A new protocol and lower bounds for quantum coin flipping
 In Proceedings of the ThirtyThird Annual ACM Symposium on Theory of Computing
, 2001
"... We present a new protocol and two lower bounds for quantum coin flipping. In our protocol, no dishonest party can achieve one outcome with probability more than 0.75. Then, we show that our protocol is optimal for a certain type of quantum protocols. For arbitrary quantum protocols, we show that if ..."
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Cited by 29 (5 self)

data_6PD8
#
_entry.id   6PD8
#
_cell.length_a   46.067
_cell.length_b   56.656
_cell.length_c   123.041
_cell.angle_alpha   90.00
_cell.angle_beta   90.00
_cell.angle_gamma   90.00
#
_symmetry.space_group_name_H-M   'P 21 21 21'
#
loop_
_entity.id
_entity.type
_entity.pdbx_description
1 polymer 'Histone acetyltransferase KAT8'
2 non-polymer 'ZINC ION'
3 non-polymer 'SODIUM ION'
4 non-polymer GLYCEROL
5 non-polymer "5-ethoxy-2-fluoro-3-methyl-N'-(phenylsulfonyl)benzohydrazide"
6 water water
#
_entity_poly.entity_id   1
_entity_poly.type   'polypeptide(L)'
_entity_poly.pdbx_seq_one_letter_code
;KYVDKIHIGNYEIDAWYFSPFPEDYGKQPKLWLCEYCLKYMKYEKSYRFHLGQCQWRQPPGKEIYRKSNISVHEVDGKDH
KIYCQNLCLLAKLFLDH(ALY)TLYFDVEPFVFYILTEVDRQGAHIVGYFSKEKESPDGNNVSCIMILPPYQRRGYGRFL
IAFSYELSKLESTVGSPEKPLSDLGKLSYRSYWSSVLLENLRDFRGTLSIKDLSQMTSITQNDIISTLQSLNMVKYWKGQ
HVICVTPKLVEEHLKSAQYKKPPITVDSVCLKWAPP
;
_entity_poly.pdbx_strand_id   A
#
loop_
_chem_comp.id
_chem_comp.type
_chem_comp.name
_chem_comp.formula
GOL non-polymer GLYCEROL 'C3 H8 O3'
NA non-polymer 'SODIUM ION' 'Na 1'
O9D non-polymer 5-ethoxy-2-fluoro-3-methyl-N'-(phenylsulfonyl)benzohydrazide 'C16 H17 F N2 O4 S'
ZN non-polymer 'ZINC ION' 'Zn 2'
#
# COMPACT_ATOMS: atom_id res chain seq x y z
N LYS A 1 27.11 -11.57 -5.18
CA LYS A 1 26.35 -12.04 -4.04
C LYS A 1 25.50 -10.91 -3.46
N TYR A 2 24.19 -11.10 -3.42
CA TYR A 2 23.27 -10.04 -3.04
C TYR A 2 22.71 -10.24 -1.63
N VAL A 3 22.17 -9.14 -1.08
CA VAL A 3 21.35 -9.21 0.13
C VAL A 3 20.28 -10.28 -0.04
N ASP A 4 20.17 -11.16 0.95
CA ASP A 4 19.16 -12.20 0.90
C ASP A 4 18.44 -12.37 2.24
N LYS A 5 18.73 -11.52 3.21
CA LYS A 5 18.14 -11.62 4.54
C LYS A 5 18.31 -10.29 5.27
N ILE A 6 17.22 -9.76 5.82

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We present a new protocol and two lower bounds for quantum coin flipping. In our protocol, no dishonest party can achieve one outcome with probability more than 0.75. Then, we show that our protocol is optimal for a certain type of quantum protocols. For arbitrary quantum protocols, we show that if a protocol achieves a bias of at most ǫ, it must use at least Ω(log log 1 ǫ) rounds of communication. This implies that the parallel repetition fails for quantum coin flipping. (The bias of a protocol cannot be arbitrarily decreased by running several copies of it in parallel.) 1